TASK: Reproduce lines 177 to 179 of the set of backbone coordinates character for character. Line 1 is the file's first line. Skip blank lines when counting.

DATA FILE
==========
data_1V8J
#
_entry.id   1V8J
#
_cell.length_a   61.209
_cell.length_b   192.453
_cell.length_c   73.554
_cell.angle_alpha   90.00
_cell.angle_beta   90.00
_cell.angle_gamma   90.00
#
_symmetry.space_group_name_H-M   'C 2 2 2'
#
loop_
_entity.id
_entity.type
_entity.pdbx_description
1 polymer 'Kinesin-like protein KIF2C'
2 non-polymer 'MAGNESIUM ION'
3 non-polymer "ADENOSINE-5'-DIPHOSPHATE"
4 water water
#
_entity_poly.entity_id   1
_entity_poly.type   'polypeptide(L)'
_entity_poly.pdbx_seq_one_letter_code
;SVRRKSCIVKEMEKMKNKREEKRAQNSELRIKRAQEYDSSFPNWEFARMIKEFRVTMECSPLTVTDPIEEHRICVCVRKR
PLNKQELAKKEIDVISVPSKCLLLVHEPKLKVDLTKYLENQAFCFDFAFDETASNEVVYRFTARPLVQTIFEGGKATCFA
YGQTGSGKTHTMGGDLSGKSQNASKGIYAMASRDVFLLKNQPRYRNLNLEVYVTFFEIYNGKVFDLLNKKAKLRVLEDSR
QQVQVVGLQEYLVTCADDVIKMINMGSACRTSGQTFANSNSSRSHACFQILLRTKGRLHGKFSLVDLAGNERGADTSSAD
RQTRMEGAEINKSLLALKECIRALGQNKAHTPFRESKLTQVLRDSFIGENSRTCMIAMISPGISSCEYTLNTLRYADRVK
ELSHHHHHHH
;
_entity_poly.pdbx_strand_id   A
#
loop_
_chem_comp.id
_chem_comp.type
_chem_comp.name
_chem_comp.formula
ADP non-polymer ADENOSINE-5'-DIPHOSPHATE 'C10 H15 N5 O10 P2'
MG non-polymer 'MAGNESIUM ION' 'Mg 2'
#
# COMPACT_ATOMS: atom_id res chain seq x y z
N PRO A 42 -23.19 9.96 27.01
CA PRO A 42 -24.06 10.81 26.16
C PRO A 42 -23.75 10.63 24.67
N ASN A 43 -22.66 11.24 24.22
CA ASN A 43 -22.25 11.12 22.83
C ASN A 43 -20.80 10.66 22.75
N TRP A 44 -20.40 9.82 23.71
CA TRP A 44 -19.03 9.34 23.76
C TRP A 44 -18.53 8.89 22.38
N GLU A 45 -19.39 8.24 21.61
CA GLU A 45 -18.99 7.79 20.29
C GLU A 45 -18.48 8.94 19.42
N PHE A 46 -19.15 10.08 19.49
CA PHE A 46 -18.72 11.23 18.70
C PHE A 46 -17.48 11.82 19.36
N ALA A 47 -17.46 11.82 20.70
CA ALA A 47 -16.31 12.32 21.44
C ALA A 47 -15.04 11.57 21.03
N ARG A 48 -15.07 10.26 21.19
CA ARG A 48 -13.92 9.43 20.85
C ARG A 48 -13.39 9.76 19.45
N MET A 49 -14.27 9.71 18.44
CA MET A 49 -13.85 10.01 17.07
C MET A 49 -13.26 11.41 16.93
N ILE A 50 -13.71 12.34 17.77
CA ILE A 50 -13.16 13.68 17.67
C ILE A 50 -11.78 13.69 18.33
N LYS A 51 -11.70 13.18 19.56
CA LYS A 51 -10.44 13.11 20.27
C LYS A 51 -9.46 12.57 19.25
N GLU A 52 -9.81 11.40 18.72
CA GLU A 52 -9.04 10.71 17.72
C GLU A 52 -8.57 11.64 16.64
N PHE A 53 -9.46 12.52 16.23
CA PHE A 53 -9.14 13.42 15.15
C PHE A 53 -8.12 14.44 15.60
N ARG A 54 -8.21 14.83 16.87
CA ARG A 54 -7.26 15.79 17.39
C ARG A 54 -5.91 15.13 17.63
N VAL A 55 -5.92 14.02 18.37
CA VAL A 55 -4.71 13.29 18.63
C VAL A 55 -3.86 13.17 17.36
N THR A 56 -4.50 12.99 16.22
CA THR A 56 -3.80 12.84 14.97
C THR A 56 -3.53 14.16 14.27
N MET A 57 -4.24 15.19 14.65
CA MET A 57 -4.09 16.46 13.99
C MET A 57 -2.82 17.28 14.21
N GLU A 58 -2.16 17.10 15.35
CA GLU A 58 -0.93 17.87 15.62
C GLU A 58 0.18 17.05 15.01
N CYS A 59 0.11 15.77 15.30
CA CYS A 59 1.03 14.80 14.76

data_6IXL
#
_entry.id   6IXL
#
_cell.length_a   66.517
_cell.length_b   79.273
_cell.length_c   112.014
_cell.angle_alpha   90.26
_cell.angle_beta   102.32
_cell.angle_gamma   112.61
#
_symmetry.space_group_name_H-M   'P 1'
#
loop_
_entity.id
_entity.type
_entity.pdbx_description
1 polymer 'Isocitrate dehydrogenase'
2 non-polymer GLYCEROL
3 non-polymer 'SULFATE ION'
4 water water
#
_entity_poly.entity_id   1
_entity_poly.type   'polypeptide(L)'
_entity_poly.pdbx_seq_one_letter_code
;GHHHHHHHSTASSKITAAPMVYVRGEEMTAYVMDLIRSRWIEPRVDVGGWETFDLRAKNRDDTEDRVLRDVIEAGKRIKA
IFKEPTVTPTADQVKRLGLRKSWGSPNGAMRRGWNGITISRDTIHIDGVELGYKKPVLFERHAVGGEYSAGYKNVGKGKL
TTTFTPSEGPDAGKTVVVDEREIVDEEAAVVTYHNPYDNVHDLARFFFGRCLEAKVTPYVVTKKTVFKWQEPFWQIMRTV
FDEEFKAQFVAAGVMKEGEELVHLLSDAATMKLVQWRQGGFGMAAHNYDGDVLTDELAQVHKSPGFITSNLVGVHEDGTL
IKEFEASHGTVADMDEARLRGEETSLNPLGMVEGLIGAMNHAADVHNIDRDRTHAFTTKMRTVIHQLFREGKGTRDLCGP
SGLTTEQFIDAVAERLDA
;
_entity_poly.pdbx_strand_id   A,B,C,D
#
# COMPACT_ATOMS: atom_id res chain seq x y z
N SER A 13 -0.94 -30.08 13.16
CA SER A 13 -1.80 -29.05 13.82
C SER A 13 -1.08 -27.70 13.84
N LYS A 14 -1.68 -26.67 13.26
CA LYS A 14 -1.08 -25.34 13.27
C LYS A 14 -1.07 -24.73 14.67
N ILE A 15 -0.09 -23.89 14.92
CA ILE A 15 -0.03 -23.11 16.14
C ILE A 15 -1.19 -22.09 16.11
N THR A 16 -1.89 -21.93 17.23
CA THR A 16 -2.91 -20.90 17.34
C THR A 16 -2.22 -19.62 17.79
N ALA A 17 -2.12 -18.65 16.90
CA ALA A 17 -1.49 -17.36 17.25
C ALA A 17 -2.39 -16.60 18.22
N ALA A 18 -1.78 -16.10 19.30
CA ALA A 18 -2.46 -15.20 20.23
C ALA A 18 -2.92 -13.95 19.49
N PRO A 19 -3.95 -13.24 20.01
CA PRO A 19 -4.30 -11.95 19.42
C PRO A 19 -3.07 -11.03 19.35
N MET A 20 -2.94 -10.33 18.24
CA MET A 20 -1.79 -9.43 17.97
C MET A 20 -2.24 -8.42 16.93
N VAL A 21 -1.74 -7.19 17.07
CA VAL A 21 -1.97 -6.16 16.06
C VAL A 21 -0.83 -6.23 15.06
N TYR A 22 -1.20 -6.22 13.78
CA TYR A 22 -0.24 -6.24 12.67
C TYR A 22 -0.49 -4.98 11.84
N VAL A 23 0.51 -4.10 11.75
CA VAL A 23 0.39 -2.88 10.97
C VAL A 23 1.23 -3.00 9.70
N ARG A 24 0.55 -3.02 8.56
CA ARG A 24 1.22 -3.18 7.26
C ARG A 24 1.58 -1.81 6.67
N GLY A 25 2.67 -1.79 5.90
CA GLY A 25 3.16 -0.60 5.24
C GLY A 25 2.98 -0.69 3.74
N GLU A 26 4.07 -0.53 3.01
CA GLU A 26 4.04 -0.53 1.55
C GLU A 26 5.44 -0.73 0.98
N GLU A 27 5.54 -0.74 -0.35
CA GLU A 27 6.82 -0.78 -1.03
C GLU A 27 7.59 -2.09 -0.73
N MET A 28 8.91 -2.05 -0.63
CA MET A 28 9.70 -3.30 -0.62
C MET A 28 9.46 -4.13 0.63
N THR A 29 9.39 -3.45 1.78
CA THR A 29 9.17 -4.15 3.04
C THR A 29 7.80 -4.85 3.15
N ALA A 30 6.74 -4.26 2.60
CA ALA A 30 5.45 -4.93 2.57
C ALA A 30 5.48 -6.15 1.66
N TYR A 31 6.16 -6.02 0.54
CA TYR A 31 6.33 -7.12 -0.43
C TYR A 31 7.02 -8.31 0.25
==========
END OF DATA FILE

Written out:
N MET A 28 8.91 -2.05 -0.63
CA MET A 28 9.70 -3.30 -0.62
C MET A 28 9.46 -4.13 0.63